Tool questions aren't fundamentally non-constructive
I disagree that questions asking for tools are inherently not-constructive. For example, while the poster here did ask for a tool, his real problem is not "I need a tool to..." but "...measure code coverage of a binary without source code".
I doubt people would say that "How can you measure code coverage of a binary without source code?" is inherently non-constructive. And yet it may very well be answerable with a "Here's a tool that does what you want." The others' arguments apply equally to that question, even though it is not asking for a tool. For that matter, they apply to a fair number of upvoted questions on SO.
Nothing wrong with questions that could possibly have multiple solutions
The argument seems to boil down to, "This type of question might have multiple valid solutions. Ergo all solutions are equally good, so non-constructive." That's the sorites fallacy. Posters are supposed to accept the answer most helpful to them, and it's perfectly fine for them to use their subjective judgement in choosing.
And besides, prima facie, for all we know there might be 0 or 1 tools that do what he wants. Looks to me that the task here is quite specialized, so I doubt there are many tools for it.
"Extended debate" reason is a red herring
The clause "this question will likely solicit debate, arguments, polling, or extended discussion." is supposed to prevent people from using Stack Exchange as a debate forum. Whereas a political debate may lead to continued interaction and go in circles, it doesn't look like this sort of question is likely to. It could be answered by, "Here's a tool, and this is how to use it to do what you asked." No need to debate any other answerers, and neither would I expect a debate to ensue.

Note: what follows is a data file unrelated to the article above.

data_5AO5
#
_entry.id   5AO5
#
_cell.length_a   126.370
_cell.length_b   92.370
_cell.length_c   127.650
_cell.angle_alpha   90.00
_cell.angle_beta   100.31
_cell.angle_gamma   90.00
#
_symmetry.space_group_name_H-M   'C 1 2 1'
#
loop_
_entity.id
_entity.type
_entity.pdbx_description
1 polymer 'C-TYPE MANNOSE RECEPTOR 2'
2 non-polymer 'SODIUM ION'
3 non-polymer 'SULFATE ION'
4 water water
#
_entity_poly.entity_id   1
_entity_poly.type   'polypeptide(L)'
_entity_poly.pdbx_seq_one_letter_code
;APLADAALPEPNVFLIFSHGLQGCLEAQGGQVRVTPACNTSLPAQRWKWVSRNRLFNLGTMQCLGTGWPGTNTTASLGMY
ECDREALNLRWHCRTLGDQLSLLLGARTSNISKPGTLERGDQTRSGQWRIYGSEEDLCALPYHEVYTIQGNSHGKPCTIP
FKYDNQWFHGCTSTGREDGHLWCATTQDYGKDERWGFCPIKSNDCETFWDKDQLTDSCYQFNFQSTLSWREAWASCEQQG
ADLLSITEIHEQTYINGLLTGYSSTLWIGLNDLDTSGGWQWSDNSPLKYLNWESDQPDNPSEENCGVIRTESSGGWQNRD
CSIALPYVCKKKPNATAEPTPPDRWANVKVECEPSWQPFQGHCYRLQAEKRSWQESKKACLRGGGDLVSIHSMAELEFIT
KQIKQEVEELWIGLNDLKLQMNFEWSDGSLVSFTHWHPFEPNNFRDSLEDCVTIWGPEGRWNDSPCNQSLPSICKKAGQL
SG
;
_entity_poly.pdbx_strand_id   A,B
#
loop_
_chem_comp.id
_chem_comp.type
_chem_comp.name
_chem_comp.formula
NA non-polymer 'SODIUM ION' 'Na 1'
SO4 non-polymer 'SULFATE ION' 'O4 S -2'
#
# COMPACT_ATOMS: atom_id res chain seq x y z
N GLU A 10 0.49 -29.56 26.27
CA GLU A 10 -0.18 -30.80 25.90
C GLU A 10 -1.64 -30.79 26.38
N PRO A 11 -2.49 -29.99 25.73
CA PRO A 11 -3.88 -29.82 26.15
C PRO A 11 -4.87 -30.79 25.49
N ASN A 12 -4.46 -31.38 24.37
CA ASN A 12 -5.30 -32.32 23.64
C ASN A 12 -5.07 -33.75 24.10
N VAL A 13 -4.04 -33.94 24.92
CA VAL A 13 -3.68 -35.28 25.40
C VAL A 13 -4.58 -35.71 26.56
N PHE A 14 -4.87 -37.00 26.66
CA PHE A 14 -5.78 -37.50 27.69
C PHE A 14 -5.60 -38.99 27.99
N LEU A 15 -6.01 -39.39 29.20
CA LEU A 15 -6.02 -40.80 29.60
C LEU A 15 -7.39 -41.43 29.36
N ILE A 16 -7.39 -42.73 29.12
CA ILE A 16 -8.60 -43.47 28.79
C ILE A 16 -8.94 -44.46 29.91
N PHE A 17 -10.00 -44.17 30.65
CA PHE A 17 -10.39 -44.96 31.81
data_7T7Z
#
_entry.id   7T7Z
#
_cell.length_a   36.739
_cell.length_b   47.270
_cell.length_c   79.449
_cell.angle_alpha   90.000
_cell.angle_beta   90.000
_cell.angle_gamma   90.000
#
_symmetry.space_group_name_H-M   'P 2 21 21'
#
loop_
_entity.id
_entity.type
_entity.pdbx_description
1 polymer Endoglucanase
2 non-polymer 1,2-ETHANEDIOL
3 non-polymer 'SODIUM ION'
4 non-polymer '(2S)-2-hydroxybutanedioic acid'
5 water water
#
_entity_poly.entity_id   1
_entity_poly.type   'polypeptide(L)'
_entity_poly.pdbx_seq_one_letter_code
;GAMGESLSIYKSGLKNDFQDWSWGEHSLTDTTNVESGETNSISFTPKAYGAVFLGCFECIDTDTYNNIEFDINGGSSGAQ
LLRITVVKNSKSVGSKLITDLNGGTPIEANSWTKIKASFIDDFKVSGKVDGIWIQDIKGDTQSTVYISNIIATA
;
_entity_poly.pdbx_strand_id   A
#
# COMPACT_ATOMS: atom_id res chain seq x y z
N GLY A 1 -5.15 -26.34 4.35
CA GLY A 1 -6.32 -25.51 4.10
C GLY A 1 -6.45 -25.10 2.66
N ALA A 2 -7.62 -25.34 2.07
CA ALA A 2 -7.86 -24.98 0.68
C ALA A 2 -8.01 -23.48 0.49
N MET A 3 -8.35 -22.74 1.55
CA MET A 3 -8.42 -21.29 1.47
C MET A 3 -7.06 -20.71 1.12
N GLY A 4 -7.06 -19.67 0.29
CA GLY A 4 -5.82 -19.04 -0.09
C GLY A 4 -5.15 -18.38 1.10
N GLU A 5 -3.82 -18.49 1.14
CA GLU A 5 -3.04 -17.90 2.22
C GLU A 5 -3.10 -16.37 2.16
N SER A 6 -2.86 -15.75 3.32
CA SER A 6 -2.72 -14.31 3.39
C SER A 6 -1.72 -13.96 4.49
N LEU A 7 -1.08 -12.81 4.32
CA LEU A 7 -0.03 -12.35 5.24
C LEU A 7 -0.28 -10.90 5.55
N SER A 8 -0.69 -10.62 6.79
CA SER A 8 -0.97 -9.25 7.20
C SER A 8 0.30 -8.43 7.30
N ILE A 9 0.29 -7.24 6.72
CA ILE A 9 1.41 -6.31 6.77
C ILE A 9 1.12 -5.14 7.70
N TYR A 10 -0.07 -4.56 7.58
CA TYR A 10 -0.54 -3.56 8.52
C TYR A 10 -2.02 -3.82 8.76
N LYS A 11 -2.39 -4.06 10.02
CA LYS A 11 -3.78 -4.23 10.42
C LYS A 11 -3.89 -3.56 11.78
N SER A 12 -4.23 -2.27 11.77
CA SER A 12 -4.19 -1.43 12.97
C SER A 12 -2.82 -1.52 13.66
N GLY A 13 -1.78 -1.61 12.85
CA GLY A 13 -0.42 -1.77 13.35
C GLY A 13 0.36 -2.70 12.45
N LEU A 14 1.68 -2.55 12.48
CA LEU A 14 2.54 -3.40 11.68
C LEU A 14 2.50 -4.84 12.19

Don't be trigger-happy
Finally, don't close just because it was formulated as "I need a tool to..." as opposed to "Does a tool exist to..." or "How can one..."; rather, edit it into shape. I have attempted to do so, editing out the explicit requests for tools that people seem to be hung up on.
That said, this question can be improved
In particular, it currently has little information about your setup. For example, what platform (Windows PE, Linux ELF, Java Native Interface) is the executable for? What language was it written in (tools for C vs. Haskell would be quite different)? Specifying these will help people answer.
(George Stocker found a duplicate, so I guess this is moot; it would be closed anyway. But the policy discussion is still relevant.)